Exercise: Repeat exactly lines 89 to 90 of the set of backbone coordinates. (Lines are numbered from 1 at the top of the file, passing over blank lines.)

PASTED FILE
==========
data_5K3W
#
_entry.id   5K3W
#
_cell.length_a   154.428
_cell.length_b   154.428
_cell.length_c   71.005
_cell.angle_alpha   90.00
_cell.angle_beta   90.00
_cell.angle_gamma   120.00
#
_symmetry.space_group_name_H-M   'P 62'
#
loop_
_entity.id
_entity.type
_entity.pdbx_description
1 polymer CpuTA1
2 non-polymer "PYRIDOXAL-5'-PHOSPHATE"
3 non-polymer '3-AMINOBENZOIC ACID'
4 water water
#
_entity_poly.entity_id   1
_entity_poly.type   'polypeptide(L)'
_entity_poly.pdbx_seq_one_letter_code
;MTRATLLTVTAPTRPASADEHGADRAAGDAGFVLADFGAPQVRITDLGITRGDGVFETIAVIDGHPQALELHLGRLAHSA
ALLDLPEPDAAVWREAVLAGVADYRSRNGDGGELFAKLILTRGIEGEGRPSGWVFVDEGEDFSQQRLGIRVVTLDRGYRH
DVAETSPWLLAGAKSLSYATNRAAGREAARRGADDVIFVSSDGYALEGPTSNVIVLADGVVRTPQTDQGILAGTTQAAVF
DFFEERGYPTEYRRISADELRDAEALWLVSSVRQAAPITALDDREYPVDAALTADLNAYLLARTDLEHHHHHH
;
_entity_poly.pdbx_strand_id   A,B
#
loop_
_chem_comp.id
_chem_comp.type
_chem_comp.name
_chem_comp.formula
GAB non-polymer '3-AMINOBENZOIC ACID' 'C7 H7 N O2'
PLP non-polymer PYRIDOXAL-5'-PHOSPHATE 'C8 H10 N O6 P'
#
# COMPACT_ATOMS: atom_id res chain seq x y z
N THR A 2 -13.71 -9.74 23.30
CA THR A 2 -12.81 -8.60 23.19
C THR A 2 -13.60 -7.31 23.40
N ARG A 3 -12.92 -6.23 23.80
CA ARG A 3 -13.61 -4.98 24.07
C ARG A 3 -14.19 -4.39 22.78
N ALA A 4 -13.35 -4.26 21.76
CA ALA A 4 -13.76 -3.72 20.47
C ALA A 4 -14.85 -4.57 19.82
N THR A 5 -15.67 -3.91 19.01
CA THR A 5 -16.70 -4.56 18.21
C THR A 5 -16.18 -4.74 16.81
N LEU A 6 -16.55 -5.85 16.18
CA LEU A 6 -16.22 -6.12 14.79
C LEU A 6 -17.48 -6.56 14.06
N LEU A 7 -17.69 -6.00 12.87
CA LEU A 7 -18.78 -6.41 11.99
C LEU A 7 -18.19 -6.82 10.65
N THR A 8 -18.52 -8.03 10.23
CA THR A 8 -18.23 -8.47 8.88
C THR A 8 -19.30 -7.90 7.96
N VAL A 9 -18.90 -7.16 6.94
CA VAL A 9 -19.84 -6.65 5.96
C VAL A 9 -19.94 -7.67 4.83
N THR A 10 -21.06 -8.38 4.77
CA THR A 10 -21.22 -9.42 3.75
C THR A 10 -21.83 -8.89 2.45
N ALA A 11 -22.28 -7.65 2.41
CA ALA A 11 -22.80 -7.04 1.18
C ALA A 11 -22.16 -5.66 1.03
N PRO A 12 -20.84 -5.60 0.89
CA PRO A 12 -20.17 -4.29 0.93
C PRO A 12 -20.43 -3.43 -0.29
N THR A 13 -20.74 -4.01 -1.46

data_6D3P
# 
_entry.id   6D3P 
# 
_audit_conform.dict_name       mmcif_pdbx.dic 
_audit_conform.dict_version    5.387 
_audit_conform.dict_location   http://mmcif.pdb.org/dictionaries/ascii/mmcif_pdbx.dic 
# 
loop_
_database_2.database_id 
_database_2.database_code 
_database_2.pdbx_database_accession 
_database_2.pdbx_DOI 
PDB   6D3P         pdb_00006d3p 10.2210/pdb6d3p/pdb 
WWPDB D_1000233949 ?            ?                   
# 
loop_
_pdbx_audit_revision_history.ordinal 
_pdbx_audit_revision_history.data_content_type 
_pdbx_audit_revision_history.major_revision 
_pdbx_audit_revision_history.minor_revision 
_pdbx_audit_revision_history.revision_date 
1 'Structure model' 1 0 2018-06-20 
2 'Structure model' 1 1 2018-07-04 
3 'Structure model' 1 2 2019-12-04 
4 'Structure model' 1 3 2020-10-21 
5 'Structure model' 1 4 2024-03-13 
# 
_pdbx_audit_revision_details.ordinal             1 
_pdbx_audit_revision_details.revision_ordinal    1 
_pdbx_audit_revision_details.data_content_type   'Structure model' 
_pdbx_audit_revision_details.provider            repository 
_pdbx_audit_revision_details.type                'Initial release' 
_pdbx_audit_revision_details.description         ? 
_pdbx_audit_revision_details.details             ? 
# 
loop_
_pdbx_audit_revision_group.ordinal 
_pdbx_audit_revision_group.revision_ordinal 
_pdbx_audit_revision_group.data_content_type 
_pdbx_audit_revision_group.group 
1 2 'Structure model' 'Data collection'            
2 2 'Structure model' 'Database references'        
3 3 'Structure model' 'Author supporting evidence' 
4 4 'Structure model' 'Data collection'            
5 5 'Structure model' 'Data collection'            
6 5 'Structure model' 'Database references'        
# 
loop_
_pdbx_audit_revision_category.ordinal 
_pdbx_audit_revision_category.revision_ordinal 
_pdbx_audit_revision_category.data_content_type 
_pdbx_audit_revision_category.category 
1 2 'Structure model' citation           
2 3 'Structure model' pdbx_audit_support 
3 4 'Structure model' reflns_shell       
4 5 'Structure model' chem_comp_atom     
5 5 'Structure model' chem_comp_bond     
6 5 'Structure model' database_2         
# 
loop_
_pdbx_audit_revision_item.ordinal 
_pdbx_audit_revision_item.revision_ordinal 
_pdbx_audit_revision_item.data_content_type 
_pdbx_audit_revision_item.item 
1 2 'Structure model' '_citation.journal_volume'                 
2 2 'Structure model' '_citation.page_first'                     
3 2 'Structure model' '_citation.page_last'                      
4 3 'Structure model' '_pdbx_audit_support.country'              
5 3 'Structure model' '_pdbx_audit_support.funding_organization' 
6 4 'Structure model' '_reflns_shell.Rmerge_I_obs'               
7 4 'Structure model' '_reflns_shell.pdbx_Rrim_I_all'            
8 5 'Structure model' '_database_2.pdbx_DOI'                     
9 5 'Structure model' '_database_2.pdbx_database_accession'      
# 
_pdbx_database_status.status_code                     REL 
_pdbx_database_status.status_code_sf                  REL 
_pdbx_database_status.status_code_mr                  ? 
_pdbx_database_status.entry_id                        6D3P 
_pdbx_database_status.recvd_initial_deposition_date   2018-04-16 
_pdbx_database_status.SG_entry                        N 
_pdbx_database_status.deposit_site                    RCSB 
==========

PDB   6D3P         pdb_00006d3p 10.2210/pdb6d3p/pdb 
WWPDB D_1000233949 ?            ?                   